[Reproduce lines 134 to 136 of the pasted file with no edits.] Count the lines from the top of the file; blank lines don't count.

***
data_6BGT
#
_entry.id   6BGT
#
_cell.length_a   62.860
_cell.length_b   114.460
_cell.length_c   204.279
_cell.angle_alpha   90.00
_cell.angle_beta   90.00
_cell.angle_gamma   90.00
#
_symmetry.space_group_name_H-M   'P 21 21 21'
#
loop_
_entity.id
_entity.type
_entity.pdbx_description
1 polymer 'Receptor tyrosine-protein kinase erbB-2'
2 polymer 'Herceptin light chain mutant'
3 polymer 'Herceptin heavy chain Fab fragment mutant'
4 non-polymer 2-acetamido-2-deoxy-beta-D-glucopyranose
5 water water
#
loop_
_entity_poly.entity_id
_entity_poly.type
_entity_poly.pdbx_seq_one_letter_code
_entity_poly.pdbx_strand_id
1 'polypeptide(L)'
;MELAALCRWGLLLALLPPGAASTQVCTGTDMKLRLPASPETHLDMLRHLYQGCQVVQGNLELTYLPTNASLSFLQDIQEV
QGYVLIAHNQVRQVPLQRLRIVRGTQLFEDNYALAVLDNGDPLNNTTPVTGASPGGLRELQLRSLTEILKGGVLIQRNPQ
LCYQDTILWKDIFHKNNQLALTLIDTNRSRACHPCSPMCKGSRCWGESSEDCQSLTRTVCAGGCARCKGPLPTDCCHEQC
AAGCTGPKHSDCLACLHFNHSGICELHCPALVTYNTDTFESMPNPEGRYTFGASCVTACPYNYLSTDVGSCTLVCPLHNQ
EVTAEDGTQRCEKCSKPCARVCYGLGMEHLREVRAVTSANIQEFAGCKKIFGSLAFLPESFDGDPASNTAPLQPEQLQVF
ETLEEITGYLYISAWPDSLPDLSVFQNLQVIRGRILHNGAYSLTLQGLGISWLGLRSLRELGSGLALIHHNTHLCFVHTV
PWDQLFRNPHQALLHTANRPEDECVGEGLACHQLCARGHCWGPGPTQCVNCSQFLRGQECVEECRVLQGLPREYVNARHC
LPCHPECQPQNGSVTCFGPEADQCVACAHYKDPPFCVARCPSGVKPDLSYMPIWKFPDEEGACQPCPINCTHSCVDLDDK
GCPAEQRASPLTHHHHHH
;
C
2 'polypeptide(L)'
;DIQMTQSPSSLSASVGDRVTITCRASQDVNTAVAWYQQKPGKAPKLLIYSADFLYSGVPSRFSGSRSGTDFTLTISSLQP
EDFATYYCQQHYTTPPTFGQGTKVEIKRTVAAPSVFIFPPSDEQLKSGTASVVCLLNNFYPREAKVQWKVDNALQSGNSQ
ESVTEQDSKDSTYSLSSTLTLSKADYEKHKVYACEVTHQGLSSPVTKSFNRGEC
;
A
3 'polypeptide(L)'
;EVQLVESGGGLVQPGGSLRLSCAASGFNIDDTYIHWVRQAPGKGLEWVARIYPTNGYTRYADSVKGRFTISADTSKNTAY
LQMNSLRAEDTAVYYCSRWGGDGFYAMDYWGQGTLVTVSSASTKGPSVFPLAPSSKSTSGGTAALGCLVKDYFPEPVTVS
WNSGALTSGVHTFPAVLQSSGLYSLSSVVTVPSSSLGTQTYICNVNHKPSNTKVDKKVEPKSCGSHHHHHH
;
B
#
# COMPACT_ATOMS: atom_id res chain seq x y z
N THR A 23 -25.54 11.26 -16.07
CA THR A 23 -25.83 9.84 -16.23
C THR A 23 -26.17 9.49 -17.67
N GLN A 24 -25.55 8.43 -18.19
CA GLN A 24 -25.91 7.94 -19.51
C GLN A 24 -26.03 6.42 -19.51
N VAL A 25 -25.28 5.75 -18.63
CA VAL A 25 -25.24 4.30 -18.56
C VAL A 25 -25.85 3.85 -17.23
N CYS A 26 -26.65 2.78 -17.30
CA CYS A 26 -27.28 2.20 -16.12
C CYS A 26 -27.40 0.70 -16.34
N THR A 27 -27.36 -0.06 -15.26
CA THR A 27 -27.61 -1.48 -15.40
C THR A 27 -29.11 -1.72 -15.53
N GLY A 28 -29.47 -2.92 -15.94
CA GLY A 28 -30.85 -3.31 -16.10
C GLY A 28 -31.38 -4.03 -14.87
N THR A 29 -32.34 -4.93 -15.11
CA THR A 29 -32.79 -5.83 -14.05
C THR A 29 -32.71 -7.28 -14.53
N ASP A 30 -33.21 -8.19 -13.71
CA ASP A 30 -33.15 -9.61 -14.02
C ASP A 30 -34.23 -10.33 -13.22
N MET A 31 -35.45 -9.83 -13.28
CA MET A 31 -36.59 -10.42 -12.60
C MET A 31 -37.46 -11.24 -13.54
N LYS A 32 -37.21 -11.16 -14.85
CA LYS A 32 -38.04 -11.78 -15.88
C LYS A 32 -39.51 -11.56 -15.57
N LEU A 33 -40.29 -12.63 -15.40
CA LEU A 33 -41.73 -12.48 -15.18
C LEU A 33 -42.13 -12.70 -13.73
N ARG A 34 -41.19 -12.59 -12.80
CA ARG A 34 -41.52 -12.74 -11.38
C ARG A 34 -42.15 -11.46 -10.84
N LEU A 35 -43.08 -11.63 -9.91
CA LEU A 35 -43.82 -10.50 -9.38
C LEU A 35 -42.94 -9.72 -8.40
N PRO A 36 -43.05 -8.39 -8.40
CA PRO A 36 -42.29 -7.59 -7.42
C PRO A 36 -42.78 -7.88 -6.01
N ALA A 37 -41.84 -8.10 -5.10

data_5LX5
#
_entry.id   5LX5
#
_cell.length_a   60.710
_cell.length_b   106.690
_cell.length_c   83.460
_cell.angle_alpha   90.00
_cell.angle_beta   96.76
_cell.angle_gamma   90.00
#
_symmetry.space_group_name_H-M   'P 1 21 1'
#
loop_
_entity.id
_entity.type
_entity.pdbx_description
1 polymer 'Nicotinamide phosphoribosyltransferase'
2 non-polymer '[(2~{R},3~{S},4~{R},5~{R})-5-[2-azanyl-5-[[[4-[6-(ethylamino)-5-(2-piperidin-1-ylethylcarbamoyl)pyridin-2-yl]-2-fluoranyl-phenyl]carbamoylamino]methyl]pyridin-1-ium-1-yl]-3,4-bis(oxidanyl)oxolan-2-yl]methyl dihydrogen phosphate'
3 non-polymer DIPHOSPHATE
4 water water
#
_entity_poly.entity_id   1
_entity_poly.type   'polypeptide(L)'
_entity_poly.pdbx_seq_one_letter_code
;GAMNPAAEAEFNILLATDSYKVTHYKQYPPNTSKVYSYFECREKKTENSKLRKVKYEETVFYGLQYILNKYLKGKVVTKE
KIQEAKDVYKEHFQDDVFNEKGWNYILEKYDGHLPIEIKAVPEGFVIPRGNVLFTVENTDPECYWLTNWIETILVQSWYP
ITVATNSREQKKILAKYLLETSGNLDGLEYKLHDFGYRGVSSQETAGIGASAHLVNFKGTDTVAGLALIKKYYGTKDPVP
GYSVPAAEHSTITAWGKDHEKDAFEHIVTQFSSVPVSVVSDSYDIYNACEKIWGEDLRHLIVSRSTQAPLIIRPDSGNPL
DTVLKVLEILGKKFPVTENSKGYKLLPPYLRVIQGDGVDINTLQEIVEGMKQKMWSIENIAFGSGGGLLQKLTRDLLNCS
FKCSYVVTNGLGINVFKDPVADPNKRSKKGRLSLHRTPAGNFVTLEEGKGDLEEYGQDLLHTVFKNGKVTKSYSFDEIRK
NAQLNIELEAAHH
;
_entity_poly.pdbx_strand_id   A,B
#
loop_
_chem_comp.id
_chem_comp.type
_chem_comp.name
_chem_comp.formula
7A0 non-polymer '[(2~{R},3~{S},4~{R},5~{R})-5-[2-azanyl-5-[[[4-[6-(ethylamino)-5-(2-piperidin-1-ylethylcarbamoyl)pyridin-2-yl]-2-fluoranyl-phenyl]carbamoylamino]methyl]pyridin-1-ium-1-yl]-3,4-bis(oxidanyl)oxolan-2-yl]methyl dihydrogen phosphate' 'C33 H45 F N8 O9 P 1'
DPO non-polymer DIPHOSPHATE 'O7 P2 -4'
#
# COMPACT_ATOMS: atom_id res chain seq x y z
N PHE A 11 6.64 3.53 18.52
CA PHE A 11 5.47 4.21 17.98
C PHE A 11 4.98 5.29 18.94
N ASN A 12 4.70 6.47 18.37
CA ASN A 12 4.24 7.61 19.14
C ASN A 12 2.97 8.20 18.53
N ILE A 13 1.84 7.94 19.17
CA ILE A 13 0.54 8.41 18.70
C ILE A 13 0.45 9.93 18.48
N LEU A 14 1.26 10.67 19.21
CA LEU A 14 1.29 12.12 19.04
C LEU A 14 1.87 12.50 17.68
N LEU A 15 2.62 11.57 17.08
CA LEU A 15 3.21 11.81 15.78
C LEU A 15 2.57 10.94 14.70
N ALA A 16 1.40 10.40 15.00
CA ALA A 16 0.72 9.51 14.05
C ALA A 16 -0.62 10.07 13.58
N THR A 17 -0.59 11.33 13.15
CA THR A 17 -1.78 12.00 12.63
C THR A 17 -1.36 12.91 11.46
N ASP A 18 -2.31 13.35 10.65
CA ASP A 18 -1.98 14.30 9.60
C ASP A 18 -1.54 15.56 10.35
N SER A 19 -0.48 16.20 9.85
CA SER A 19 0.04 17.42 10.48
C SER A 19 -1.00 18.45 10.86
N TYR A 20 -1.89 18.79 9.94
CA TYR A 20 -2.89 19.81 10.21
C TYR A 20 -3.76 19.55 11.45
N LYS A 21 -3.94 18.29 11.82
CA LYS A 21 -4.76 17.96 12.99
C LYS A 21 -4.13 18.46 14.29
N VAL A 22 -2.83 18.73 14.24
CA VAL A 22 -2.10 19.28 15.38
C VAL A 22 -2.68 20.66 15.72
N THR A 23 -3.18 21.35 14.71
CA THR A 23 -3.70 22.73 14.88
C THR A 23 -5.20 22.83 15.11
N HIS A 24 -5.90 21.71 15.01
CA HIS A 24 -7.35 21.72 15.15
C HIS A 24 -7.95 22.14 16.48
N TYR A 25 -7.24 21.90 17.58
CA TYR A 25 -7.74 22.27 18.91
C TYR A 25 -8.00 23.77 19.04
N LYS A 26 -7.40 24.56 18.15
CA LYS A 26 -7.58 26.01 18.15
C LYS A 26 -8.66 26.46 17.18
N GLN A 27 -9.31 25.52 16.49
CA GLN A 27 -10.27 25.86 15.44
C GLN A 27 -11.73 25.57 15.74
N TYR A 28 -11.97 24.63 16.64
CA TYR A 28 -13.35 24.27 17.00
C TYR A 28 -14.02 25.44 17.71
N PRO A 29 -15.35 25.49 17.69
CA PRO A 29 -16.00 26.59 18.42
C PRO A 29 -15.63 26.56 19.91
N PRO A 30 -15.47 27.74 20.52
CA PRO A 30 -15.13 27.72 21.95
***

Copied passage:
_chem_comp.id
_chem_comp.type
_chem_comp.name